For Harman, you are your phone

Auto electronics supplier Harman International demonstrated a new concept in human-car connectivity at the 2012 Geneva auto show, using a smartphone with near field communication as a personalization key.

Harman International built a mobile DJ setup into one of Rinspeed's packs for its Dock+Go concept. Wayne Cunningham/CNET

Harman International, in looking for a way to personalize the in-car experience, found that the most unique thing everyone carries is a phone. In its demonstration of a new dashboard electronics system, Harman pointed out that people are more likely to loan someone else their car keys than their phones.

At the 2012 Geneva auto show, Harman used Rinspeed's Dock+Go concept car to show off the new system. In the car we had a number of smartphones, each equipped with near field communications, belonging to a variety of different people (set up for the purposes of the demonstration).

When a phone belonging to an avid skier was placed in the car, the LCD brought up current ski conditions. Wayne Cunningham/CNET

As each phone was set down on a spot in the car equipped with a near field communication reader, a welcome message for the phone's ostensible owner showed up on the car's screen, followed by information each would find useful. For example, the car would access a set of destinations or playlists depending on who the phone identified was driving the car.

This system was tied in with Harman subsidiary Aha, using app integration to make podcasts, Yelp reviewed restaurants, and other audio information available. The Aha integration would be unique to each person's phone, as it is based on an app.

Another element of the Harman demonstration, not directly tied into the phone-based car personalization, was a new kind of gesture controller. Merely by moving his hand over a sensor, the demonstrator caused menu items to scroll across a screen. The items were typical car electronics functions such as navigation, climate control, and audio.

The sensor is made up of an infrared projector and two receivers. Using doppler calculations, the sensor can tell which way a hand is moved across it, or if a hand is moved directly down toward it, allowing for a variety of different control reactions.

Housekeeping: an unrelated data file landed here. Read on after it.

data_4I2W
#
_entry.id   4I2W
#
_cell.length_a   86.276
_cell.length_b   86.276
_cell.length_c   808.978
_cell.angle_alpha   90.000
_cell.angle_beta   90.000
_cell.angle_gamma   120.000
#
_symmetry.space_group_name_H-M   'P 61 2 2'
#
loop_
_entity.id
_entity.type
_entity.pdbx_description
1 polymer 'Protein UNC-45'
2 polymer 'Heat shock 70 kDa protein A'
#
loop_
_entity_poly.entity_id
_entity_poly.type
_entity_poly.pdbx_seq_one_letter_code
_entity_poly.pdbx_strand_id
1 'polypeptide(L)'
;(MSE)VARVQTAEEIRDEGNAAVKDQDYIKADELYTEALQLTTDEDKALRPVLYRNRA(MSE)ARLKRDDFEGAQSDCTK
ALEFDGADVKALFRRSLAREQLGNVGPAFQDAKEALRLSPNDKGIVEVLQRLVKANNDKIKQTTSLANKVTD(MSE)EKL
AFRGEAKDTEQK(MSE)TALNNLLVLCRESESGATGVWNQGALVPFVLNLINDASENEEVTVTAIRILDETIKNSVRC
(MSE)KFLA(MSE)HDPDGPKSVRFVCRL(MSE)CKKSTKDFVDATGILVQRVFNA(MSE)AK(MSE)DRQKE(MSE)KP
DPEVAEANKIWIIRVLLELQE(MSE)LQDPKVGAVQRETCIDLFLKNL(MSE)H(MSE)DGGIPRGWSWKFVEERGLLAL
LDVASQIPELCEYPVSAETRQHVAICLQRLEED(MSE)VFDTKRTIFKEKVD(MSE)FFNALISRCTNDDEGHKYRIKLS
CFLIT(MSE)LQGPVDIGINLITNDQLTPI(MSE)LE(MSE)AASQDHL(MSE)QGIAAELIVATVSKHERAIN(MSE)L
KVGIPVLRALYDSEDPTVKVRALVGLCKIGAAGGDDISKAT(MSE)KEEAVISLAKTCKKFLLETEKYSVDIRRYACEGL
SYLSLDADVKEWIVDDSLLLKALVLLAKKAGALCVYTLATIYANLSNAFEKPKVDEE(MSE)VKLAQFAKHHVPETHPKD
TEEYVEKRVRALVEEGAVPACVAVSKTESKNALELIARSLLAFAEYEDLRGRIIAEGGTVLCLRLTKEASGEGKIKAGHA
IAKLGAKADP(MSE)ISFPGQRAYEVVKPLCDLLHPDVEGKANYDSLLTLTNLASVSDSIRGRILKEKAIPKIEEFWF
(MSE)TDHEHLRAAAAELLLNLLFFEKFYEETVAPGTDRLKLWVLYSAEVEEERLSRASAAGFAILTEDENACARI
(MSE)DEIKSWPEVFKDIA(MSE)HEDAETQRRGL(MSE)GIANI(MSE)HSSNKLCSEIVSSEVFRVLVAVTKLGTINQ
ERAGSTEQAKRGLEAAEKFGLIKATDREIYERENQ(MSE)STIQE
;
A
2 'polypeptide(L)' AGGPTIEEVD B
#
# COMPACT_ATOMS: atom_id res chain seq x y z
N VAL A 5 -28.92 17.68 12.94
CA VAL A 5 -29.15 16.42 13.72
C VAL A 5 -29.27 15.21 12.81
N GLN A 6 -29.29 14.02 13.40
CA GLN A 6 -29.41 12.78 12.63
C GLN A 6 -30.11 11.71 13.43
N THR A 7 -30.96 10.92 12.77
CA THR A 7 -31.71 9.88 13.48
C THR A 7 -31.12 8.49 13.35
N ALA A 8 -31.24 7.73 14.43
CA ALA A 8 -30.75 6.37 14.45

Harman pointed out that the components for the sensor are very cheap, similar to home electronics remote controls, and could easily be deployed in inexpensive cars.

The car's LCD showed locations where different types of packs were kept, and which ones were currently available. Wayne Cunningham/CNET

The platform for Harman's electronics demonstration, the Rinspeed Dock+Go, shows off the concept of having a variety of wheeled packs for a car that could extend its capabilities in a number of different directions. Using the electric Smart car as its cabin, packs that can be added include an extra battery for more range or a simple carrier for increased cargo capacity. Harman used its audio expertise to come up with its own idea for a pack, a mobile DJ setup.

Harman's phone-based personalization also worked with the Dock+Go concept. The car's LCD showed the locations of docking rental stations where the phone owner had a membership, and which types of docks were available. As a particular dock was added to the car, its capabilities were reflected in the cabin electronics.

Not many phones have near field communication technology yet, making deployment of Harman's concept a future endeavor. But as phone's gain prominence as our personal assistants, the idea certainly has merit.

About the author

Wayne Cunningham reviews cars and writes about automotive technology for CNET. Prior to the Car Tech beat, he covered spyware, Web building technologies, and computer hardware. He began covering technology and the Web in 1994 as an editor of The Net magazine. He's also the author of "Vaporware," a novel that's available as a Nook e-book.

 

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